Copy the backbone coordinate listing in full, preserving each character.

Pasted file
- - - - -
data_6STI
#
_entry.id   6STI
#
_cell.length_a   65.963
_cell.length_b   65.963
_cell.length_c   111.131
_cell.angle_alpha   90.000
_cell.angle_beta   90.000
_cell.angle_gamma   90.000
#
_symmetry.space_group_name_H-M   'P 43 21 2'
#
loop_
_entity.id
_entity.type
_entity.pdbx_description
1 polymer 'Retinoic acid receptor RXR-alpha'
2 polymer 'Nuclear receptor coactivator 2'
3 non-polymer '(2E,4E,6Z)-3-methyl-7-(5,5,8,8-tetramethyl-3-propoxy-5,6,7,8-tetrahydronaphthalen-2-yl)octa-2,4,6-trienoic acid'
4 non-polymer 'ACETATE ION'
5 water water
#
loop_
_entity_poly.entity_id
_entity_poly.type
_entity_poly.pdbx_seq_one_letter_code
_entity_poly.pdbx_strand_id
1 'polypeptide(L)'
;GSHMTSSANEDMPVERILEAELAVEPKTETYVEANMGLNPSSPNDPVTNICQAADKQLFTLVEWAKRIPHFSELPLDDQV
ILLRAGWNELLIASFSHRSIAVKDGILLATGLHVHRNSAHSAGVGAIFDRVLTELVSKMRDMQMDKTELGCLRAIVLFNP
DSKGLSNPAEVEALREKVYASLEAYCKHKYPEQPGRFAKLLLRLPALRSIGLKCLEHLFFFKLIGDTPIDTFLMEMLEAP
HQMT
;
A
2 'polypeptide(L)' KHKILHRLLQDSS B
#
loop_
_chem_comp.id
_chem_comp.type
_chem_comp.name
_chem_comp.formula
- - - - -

data_6STI
#
_entry.id   6STI
#
_cell.length_a   65.963
_cell.length_b   65.963
_cell.length_c   111.131
_cell.angle_alpha   90.000
_cell.angle_beta   90.000
_cell.angle_gamma   90.000
#
_symmetry.space_group_name_H-M   'P 43 21 2'
#
loop_
_entity.id
_entity.type
_entity.pdbx_description
1 polymer 'Retinoic acid receptor RXR-alpha'
2 polymer 'Nuclear receptor coactivator 2'
3 non-polymer '(2E,4E,6Z)-3-methyl-7-(5,5,8,8-tetramethyl-3-propoxy-5,6,7,8-tetrahydronaphthalen-2-yl)octa-2,4,6-trienoic acid'
4 non-polymer 'ACETATE ION'
5 water water
#
loop_
_entity_poly.entity_id
_entity_poly.type
_entity_poly.pdbx_seq_one_letter_code
_entity_poly.pdbx_strand_id
1 'polypeptide(L)'
;GSHMTSSANEDMPVERILEAELAVEPKTETYVEANMGLNPSSPNDPVTNICQAADKQLFTLVEWAKRIPHFSELPLDDQV
ILLRAGWNELLIASFSHRSIAVKDGILLATGLHVHRNSAHSAGVGAIFDRVLTELVSKMRDMQMDKTELGCLRAIVLFNP
DSKGLSNPAEVEALREKVYASLEAYCKHKYPEQPGRFAKLLLRLPALRSIGLKCLEHLFFFKLIGDTPIDTFLMEMLEAP
HQMT
;
A
2 'polypeptide(L)' KHKILHRLLQDSS B
#
loop_
_chem_comp.id
_chem_comp.type
_chem_comp.name
_chem_comp.formula